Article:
About this report
Today, oil and gas operations account for around 15% of total energy-related emissions globally, the equivalent of 5.1 billion tonnes of greenhouse gas emissions. In the International Energy Agency’s Net Zero Emissions by 2050 Scenario, the emissions intensity of these activities falls by 50% by the end of the decade. Combined with the reductions in oil and gas consumption in this scenario, this results in a 60% reduction in emissions from oil and gas operations to 2030.
Fortunately, oil and gas producers have a clear opportunity to address the problem of emissions from their activities through a series of ready-to-implement and costeffective measures. These include tackling methane emissions, eliminating all non-emergency flaring, electrifying upstream facilities with low-emissions electricity, equipping oil and gas processes with carbon capture, utilisation and storage technologies, and expanding the use of hydrogen from low-emissions electrolysis in refineries.
Upfront investments totalling USD 600 billion would be required to halve the emissions intensity of oil and gas operations globally by 2030. This is only a fraction of the record windfall income that oil and gas producers accrued in 2022 – a year of soaring energy prices amid a global energy crisis. This report aims to inform discussions on these issues in the run-up to the COP28 Climate Change Conference in Dubai in November and is part of a broader World Energy Outlook special report to be released later in 2023 focusing on the role of the oil and gas industry in net zero transitions.
The production, transport and processing of oil and gas resulted in 5.1 billion tonnes (Gt) CO2-eq in 2022. These “scope 1 and 2” emissions from oil and gas activities are responsible for just under 15% of total energy-related greenhouse gas (GHG) emissions. The use of the oil and gas results in another 40% of emissions.
In this report, we look at the changes and measures needed to reduce the emissions intensity of oil and gas operations in the IEA’s Net Zero Emissions by 2050 (NZE) Scenario. The work brings together, expands and updates analysis from previous IEA work to inform discussions in the run up to COP28 in Dubai. It is part of a broader World Energy Outlook Special Report to be released in 2023 focussing on the role of the oil and gas industry in net zero transitions.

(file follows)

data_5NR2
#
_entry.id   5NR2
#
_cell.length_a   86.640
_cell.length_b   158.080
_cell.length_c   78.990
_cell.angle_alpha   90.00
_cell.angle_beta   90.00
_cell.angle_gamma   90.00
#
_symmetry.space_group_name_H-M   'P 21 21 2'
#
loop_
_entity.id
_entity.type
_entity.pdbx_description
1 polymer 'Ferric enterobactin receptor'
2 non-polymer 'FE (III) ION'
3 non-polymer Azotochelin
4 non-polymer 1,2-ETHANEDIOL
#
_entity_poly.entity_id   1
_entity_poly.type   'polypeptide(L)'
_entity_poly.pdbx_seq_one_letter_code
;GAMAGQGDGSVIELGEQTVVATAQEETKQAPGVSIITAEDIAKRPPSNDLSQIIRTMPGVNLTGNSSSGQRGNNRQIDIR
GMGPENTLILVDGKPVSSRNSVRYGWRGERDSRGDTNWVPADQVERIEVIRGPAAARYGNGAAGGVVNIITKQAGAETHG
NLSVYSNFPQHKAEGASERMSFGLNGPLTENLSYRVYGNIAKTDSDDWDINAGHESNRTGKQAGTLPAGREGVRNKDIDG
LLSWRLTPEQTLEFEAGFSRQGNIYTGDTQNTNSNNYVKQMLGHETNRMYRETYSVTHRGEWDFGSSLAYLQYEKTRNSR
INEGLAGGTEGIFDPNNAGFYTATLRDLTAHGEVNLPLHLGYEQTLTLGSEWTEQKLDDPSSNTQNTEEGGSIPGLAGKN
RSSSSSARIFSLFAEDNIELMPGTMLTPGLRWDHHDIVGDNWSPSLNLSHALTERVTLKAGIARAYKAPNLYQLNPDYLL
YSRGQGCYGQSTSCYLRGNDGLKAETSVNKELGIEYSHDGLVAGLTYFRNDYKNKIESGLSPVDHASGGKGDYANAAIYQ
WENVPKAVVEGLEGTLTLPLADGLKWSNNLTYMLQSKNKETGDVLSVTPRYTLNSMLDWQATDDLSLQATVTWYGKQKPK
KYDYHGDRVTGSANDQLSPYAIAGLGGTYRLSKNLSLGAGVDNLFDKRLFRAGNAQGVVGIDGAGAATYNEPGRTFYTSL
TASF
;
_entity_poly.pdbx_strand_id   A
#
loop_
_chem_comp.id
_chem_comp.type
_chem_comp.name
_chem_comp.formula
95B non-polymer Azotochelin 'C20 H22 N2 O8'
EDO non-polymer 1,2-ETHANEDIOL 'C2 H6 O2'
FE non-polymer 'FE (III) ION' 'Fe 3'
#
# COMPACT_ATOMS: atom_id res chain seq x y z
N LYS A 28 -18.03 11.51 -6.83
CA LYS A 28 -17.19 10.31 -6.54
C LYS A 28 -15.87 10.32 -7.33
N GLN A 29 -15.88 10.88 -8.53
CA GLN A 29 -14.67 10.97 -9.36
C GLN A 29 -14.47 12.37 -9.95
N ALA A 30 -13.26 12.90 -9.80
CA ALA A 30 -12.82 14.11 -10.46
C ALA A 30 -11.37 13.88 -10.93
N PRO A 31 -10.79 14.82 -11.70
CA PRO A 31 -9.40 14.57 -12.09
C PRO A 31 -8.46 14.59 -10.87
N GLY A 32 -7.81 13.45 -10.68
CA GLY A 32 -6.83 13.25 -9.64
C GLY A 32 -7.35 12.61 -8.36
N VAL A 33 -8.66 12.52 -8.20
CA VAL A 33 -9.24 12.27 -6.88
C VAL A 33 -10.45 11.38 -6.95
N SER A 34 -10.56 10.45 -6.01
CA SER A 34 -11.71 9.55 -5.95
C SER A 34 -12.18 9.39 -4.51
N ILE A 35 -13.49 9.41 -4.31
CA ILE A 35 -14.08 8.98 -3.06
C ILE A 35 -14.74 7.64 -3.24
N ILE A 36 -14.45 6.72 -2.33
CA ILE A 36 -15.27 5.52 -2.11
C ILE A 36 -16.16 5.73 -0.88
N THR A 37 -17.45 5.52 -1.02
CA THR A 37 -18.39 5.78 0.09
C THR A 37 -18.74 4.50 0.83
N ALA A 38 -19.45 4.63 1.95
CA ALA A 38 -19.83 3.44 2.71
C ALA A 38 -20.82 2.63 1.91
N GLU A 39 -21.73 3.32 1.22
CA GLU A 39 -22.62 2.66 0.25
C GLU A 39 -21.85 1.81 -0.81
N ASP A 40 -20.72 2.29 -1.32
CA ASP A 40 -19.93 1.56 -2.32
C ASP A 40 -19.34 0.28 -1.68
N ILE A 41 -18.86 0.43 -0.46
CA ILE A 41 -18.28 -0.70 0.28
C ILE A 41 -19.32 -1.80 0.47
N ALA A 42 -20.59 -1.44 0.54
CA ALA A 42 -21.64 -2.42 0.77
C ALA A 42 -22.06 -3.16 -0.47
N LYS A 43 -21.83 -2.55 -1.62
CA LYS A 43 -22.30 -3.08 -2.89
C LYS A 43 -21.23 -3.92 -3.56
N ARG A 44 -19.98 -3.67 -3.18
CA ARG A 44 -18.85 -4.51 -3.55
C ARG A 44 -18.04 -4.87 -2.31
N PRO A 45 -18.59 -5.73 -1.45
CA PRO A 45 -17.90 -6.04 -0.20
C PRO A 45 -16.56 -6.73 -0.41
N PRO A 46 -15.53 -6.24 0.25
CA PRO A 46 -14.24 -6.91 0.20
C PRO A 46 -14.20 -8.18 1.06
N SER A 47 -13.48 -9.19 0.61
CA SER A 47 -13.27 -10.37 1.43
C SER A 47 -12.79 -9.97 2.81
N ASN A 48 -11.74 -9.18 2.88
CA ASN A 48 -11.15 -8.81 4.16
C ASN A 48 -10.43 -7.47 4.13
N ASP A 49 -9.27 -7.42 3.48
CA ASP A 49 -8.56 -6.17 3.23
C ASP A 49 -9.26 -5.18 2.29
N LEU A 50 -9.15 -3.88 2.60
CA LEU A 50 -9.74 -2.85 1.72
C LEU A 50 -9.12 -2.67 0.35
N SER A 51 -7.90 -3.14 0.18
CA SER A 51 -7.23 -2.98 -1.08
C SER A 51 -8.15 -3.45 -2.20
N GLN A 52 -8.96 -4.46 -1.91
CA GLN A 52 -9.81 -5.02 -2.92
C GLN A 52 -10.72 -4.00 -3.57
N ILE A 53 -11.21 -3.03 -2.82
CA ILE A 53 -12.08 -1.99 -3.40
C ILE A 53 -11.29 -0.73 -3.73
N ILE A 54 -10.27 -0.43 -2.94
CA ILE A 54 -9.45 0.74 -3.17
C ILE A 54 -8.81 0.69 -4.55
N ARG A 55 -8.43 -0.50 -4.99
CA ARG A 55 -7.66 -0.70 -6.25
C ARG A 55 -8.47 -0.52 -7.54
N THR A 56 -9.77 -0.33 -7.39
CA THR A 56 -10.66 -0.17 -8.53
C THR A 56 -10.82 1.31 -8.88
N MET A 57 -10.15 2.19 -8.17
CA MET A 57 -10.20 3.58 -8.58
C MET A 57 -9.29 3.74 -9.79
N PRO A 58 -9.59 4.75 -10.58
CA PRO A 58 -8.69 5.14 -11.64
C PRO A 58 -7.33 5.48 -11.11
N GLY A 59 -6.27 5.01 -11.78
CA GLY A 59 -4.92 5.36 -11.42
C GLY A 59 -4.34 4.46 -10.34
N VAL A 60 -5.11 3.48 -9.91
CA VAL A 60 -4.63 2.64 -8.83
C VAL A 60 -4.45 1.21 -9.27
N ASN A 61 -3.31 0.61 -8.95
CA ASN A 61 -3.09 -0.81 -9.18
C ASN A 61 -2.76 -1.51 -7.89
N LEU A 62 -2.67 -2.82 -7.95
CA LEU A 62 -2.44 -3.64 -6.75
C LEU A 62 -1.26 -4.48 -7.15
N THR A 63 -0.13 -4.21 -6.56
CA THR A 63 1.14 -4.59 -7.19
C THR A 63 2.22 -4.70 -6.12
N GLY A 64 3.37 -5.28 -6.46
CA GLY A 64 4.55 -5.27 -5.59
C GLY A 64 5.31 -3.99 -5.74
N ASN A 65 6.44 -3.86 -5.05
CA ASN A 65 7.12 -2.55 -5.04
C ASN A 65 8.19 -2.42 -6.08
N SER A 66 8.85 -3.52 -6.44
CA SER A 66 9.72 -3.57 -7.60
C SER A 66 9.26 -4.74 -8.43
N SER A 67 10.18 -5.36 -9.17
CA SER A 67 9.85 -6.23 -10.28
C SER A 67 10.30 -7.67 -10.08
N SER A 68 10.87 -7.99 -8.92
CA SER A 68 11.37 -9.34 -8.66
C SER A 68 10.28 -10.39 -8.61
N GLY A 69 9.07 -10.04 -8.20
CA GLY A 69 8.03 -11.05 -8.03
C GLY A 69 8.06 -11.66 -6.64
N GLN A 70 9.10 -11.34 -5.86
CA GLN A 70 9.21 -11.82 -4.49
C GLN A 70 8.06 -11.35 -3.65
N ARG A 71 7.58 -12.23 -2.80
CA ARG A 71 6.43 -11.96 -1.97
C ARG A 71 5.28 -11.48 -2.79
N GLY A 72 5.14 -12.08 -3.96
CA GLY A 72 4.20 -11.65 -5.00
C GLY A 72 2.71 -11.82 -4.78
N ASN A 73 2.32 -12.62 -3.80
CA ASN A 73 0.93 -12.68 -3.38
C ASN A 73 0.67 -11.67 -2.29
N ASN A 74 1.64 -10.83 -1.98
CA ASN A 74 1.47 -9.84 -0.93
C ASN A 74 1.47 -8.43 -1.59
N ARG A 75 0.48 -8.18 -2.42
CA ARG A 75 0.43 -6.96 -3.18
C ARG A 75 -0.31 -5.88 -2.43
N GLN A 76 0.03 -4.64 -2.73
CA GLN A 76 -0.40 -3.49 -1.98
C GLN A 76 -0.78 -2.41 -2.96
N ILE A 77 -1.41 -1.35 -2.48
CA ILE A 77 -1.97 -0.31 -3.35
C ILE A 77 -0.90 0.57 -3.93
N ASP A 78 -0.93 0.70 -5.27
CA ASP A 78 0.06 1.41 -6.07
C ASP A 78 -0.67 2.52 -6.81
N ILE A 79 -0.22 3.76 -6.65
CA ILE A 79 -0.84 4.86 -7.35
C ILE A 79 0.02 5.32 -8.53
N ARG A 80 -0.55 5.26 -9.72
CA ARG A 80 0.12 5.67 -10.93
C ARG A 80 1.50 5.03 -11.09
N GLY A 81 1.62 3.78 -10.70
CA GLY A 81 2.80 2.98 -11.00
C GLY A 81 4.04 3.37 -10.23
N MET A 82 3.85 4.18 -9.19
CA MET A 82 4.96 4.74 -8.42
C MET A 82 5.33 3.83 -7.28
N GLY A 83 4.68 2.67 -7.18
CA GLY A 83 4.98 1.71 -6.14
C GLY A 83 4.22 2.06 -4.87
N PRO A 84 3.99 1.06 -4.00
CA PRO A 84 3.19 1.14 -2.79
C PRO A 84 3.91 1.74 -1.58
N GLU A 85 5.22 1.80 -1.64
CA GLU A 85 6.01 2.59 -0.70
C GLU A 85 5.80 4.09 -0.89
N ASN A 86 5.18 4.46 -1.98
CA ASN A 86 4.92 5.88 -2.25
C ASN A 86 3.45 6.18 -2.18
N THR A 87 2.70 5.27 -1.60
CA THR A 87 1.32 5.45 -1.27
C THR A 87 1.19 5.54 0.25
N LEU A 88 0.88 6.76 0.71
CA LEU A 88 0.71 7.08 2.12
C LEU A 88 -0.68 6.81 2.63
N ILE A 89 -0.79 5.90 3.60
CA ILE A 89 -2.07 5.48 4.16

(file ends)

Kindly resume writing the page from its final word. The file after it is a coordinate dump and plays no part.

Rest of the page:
The NZE Scenario maps out a way to limit the global average temperature rise to 1.5°C alongside achieving universal access to modern energy by 2030. This scenario sees a rapid decline in oil and gas demand, which is sufficiently steep that it can be satisfied in aggregate without developing new oil and gas fields. There is also an immediate, concerted effort by all the oil and gas industry to limit emissions from its activities. In the NZE Scenario, the global average emissions intensity of oil and gas supply falls by more than 50% between 2022 and 2030. Combined with the reductions in oil and gas consumption, this results in a 60% reduction in emissions from oil and gas operations to 2030.
Five key levers are used to achieve this reduction in emissions intensities: tackling methane emissions, eliminating all non-emergency flaring, electrifying upstream facilities with low-emissions electricity, equipping oil and gas processes with carbon capture utilisation and storage (CCUS), and expanding the use of low-emissions electrolysis hydrogen in refineries. No offsets are used to achieve the reductions in emissions in the NZE Scenario.
Tackling methane emissions is the single most important measure that contributes to the overall fall in emissions from oil and gas operations, followed by eliminating flaring and electrification. Scaling up CCUS and expanding the use of low-emissions hydrogen play complementary roles but have significant potential for positive spillovers into other aspects of energy transitions, by accelerating deployment and technology learning for these technologies.
Tackling scope 1 and 2 emissions from oil and gas is one of the most viable and lowest cost options to reduce total GHG emissions from any activity to 2030. Around USD 600 billion upfront spending is required over the period to 2030 to achieve the full 50% reduction in the emissions intensity of oil and gas operations. This is 15% of the windfall net income the industry received in 2022. Many of the measures also lead to additional income streams by avoiding the use or waste of gas meaning they can quickly recoup the upfront spending required. . For facilities implementing these measures, the average cost of producing oil and gas would increase by less than USD 2/boe.
A number of companies have to date announced targets to reduce their scope 1 and 2 emissions. These vary markedly in their scope and timelines for implementation. Only a fraction of these commitments matches the pace of decline seen in the NZE Scenario and most plan to use offsets to achieve their targets. Forward‑leaning companies need to recognise the need to move faster than the global average reduction in emissions and build a broader coalition of companies willing to play their part.
To build public confidence in actions being taken, a consistent approach is needed to monitor, report, and verify emissions from oil and gas activities. This should be based on robust measurements to improve the accuracy, availability, and transparency of emissions data.